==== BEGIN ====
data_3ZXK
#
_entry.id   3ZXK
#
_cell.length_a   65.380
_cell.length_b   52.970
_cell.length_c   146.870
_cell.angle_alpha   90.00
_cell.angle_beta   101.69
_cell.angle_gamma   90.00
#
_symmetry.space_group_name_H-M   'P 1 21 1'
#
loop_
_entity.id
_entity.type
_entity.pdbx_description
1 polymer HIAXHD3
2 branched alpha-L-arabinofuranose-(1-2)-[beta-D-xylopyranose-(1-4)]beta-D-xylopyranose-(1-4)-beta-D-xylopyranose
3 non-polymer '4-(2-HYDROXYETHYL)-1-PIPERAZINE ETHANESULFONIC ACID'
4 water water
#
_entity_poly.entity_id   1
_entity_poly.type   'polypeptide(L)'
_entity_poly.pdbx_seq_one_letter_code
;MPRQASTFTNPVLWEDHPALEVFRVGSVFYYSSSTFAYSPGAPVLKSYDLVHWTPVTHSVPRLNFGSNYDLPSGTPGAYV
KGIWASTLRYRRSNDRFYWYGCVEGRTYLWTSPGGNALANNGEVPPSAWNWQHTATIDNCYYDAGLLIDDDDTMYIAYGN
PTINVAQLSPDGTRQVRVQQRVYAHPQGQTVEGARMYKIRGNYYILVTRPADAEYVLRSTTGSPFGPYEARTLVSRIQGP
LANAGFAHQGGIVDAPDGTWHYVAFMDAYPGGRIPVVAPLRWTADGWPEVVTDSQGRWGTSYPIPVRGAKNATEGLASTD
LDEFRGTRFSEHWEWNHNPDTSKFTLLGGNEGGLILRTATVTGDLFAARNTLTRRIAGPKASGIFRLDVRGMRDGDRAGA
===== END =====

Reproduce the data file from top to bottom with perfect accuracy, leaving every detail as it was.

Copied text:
data_3ZXK
#
_entry.id   3ZXK
#
_cell.length_a   65.380
_cell.length_b   52.970
_cell.length_c   146.870
_cell.angle_alpha   90.00
_cell.angle_beta   101.69
_cell.angle_gamma   90.00
#
_symmetry.space_group_name_H-M   'P 1 21 1'
#
loop_
_entity.id
_entity.type
_entity.pdbx_description
1 polymer HIAXHD3
2 branched alpha-L-arabinofuranose-(1-2)-[beta-D-xylopyranose-(1-4)]beta-D-xylopyranose-(1-4)-beta-D-xylopyranose
3 non-polymer '4-(2-HYDROXYETHYL)-1-PIPERAZINE ETHANESULFONIC ACID'
4 water water
#
_entity_poly.entity_id   1
_entity_poly.type   'polypeptide(L)'
_entity_poly.pdbx_seq_one_letter_code
;MPRQASTFTNPVLWEDHPALEVFRVGSVFYYSSSTFAYSPGAPVLKSYDLVHWTPVTHSVPRLNFGSNYDLPSGTPGAYV
KGIWASTLRYRRSNDRFYWYGCVEGRTYLWTSPGGNALANNGEVPPSAWNWQHTATIDNCYYDAGLLIDDDDTMYIAYGN
PTINVAQLSPDGTRQVRVQQRVYAHPQGQTVEGARMYKIRGNYYILVTRPADAEYVLRSTTGSPFGPYEARTLVSRIQGP
LANAGFAHQGGIVDAPDGTWHYVAFMDAYPGGRIPVVAPLRWTADGWPEVVTDSQGRWGTSYPIPVRGAKNATEGLASTD
LDEFRGTRFSEHWEWNHNPDTSKFTLLGGNEGGLILRTATVTGDLFAARNTLTRRIAGPKASGIFRLDVRGMRDGDRAGA